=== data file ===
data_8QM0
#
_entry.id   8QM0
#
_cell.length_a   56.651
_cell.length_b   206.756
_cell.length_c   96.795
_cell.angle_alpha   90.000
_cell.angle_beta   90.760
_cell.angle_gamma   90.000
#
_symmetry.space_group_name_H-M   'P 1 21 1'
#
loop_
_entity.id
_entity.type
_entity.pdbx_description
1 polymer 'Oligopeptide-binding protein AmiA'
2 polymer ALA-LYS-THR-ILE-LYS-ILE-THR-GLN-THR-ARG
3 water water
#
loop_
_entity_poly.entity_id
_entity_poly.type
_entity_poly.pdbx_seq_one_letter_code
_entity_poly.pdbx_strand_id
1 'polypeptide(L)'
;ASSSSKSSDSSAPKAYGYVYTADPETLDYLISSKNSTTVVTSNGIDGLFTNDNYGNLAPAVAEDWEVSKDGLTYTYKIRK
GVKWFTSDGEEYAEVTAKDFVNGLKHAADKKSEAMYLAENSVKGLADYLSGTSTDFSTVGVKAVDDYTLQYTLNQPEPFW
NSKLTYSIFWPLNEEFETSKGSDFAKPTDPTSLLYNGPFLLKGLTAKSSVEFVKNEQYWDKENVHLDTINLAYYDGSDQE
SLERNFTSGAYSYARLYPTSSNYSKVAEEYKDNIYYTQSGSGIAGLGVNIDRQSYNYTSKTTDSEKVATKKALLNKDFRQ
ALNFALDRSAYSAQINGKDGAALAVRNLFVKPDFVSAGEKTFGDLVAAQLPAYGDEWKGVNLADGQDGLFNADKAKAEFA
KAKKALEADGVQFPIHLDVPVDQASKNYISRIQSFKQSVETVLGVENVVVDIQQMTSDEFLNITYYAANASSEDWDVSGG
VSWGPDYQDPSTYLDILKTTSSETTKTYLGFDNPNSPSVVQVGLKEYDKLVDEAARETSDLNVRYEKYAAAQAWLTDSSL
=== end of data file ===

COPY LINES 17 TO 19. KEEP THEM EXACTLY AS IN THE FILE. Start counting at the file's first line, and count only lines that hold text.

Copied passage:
_entity.pdbx_description
1 polymer 'Oligopeptide-binding protein AmiA'
2 polymer ALA-LYS-THR-ILE-LYS-ILE-THR-GLN-THR-ARG